Iran seizes second oil tanker in a week amid US confrontation
US Navy says several Iranian vessels approached the tanker in the Strait of Hormuz and forced it into Iranian waters.
Tehran, Iran – Iran has seized an oil tanker in the Strait of Hormuz in what is the second such incident in the region in a week, as tension with the United States continues.
The Middle East-based US 5th Fleet and Iranian media confirmed on Wednesday that the naval force of the Islamic Revolutionary Guard Corps (IRGC) stopped a tanker in the busy waterway.
A video released by the 5th Fleet appeared to show about a dozen fast-attack IRGC vessels approaching a tanker that was identified as the Panama-flagged Niovi. The US said the tanker was forced to reverse course into Iranian territorial waters during the “unlawful seizure”.
Iran’s state-run IRNA news agency confirmed that the vessel had been seized by the IRGC, but did not add further details.
The Iranian judiciary’s Mizan news agency reported that the Tehran prosecutor has said the seizure was the result of a judicial order, following a complaint by a plaintiff.
The IRGC did not immediately confirm the name of the vessel or why it was stopped.
A few days before, the naval force of the Iranian army seized another oil tanker in the Gulf of Oman last Thursday in what the 5th Fleet branded a violation of international law and a “threat to maritime security and global economy”.
Iran, however, said the Turkish-operated, Chinese-owned tanker named Advantage Sweet, which was bound for Houston, Texas carrying Kuwaiti crude oil for US energy firm Chevron Corp, had collided with an Iranian vessel, leaving several crewmen missing and injured.
Iran had also said the Advantage Sweet, which had about two dozen Indian crew members, had moved through the Strait of Hormuz and fled the scene despite repeated warnings.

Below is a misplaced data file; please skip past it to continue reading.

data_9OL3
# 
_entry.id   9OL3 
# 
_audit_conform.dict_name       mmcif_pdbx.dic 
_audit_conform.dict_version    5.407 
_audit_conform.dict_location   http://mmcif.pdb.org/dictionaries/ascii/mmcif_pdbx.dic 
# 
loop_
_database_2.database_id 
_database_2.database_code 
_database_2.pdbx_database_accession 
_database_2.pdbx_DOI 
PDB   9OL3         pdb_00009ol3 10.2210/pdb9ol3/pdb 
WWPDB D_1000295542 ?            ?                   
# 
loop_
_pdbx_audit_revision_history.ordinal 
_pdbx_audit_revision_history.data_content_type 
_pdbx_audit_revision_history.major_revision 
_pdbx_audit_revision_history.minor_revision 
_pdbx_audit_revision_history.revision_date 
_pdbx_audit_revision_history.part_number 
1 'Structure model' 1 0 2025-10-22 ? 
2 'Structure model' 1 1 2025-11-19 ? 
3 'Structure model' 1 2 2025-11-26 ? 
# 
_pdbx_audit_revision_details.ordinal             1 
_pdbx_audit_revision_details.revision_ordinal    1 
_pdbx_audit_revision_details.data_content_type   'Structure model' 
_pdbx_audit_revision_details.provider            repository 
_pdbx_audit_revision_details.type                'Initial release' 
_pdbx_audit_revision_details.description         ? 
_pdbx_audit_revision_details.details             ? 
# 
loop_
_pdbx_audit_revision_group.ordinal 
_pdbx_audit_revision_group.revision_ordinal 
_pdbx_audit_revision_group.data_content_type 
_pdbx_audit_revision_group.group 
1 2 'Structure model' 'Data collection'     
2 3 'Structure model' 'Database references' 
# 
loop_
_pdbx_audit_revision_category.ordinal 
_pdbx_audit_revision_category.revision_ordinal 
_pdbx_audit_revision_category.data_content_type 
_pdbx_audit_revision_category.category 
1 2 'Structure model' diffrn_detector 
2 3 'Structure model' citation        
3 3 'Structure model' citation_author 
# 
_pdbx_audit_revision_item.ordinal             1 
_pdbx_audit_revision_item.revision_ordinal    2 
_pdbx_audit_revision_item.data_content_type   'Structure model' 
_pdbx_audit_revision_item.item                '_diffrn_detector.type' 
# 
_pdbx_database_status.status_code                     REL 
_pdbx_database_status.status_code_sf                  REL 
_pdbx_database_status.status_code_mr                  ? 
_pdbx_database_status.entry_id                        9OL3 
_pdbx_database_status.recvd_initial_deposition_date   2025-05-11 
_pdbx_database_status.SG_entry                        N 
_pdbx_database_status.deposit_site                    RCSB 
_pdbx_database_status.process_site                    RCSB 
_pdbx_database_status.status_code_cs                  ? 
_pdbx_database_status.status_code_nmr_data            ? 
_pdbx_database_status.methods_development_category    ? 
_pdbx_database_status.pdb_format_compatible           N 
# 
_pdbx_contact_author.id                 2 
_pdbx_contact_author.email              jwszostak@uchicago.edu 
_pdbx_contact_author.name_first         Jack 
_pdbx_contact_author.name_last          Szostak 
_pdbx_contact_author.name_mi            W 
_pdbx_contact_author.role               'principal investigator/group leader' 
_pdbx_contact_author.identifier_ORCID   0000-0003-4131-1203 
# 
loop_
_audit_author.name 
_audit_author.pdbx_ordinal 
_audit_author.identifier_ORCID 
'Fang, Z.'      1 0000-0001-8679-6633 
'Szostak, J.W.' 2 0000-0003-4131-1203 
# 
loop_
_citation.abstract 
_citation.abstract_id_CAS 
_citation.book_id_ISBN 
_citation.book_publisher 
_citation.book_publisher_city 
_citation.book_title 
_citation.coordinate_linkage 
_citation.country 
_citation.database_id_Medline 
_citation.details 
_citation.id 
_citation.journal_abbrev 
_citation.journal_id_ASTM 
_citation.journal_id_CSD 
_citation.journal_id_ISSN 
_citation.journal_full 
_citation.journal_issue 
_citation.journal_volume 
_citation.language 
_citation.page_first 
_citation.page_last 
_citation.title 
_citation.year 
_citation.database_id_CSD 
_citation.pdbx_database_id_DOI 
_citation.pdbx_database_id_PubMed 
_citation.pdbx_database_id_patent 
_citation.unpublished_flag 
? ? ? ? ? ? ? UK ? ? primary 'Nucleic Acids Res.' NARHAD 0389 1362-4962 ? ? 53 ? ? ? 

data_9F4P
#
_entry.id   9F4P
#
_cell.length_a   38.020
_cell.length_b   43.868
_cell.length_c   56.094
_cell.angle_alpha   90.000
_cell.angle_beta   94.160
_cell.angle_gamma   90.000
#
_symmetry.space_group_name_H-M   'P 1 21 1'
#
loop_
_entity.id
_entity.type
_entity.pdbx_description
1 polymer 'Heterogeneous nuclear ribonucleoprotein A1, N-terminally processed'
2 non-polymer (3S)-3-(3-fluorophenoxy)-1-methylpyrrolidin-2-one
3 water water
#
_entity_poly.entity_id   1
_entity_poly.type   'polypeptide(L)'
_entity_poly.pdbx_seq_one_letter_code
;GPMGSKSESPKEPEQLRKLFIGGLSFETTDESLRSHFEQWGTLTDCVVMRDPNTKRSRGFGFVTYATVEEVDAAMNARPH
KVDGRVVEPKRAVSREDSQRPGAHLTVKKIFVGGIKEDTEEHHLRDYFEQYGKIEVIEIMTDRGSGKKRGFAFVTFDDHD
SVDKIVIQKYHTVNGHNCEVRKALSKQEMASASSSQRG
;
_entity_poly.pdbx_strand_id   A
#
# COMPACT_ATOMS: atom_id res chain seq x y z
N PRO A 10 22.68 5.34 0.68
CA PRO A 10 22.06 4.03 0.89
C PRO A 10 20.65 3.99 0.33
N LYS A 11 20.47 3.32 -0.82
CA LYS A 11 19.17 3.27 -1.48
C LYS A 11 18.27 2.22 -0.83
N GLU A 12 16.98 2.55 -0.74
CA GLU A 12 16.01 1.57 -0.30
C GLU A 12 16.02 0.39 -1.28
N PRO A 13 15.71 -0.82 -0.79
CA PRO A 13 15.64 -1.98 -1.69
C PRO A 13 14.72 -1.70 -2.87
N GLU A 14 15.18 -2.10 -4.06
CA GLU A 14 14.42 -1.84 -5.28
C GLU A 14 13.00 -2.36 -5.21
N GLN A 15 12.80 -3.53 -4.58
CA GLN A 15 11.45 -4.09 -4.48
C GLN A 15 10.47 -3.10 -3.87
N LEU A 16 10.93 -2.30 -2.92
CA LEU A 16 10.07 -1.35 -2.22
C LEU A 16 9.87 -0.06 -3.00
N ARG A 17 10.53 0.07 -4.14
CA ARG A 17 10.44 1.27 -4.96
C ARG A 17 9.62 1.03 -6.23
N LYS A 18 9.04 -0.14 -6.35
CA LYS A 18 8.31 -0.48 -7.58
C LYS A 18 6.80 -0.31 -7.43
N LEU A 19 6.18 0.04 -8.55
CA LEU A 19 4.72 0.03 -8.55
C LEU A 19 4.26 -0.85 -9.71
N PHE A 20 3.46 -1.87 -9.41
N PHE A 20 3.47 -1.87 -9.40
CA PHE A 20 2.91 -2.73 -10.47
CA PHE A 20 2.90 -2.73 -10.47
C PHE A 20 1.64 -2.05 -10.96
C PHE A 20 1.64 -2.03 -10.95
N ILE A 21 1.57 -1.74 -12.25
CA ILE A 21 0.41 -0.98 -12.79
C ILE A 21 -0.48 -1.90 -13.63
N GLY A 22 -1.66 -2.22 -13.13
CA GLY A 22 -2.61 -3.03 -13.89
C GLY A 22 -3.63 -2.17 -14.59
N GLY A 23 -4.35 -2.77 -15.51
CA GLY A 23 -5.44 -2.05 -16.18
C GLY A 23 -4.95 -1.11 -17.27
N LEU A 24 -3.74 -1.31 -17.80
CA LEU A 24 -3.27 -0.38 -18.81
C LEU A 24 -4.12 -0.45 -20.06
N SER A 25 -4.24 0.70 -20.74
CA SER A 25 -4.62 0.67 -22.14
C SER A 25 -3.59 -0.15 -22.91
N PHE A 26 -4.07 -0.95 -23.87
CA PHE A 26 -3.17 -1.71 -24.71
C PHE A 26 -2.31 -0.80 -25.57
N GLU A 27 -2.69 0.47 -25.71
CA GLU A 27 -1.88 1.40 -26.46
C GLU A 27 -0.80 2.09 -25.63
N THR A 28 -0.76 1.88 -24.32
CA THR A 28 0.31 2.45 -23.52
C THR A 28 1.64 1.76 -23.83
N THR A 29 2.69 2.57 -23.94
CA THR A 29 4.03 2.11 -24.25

However, Western media reported that the seizure of the vessel had come as a response to the confiscation of an oil tanker by the US days earlier in an effort to enforce its unilateral sanctions on Tehran.
Late on Wednesday, the United States called on Iran to free the ship.
“Iran’s harassment of vessels and interference with navigational rights in regional and international waters are contrary to international law and disruptive to regional stability and security,” Vedant Patel, State Department spokesman, said.
“We join the international community in calling the Iranian government and the Iranian Navy to immediately release the ship and its crew,” he said.
Tehran and Washington have engaged in such tit-for-tat moves before, with the US trying to confiscate a cargo of Iranian oil near Greece last year, prompting Iran to seize two Greek tankers and hold them for months. The supreme court in Greece ultimately ordered the cargo returned to Iran, and the Greek vessels were also released.
The US has imposed its harshest-ever sanctions on Iran since 2018, when it unilaterally abandoned a 2015 nuclear deal with world powers that put curbs on Iran’s nuclear programme in exchange for lifting sanctions.
The seizure on Wednesday came as Iranian President Ebrahim Raisi arrived in Damascus for a two-day trip and met Syrian President Bashar al-Assad in what Tehran hailed as a “strategic victory” in the region amid US political failures.